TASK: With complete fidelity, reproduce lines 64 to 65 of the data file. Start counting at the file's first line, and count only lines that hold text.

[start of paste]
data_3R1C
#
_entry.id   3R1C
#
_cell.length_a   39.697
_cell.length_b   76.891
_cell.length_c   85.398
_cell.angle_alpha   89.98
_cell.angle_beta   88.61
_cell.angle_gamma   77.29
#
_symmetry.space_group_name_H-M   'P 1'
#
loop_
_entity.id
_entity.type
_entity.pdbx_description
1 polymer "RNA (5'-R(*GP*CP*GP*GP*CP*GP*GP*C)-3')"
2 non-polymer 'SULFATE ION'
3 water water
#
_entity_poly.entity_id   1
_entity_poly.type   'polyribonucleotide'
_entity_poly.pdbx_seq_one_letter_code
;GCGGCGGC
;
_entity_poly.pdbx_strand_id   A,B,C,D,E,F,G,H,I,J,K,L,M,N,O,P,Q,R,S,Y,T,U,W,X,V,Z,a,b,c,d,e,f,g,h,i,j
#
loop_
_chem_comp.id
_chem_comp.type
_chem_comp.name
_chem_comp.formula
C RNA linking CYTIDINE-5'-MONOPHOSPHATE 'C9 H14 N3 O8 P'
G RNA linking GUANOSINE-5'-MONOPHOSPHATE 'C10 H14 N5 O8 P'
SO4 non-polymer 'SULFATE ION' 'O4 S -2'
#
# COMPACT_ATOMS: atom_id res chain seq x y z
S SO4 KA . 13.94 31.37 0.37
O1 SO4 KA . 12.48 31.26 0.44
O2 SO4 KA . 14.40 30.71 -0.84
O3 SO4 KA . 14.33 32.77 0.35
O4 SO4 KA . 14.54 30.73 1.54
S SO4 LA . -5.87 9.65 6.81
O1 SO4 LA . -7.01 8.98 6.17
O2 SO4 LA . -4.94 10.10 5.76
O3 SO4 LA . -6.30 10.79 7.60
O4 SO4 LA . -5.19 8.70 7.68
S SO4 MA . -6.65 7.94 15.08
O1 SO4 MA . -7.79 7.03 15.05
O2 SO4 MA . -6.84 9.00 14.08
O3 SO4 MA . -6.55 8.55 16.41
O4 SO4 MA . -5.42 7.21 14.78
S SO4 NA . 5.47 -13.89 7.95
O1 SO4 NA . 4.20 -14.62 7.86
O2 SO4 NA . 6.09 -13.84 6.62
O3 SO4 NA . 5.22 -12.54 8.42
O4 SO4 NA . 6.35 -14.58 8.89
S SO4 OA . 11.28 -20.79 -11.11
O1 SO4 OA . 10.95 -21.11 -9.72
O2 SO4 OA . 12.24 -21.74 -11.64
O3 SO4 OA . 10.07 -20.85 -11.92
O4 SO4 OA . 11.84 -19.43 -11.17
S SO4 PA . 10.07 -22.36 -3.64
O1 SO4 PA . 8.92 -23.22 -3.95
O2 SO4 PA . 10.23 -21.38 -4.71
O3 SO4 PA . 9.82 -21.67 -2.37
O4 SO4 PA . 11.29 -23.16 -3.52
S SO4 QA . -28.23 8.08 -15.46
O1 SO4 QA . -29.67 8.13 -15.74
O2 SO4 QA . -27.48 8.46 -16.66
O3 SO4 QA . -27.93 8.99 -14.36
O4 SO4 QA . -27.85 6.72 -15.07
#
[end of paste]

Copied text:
S SO4 PA . 10.07 -22.36 -3.64
O1 SO4 PA . 8.92 -23.22 -3.95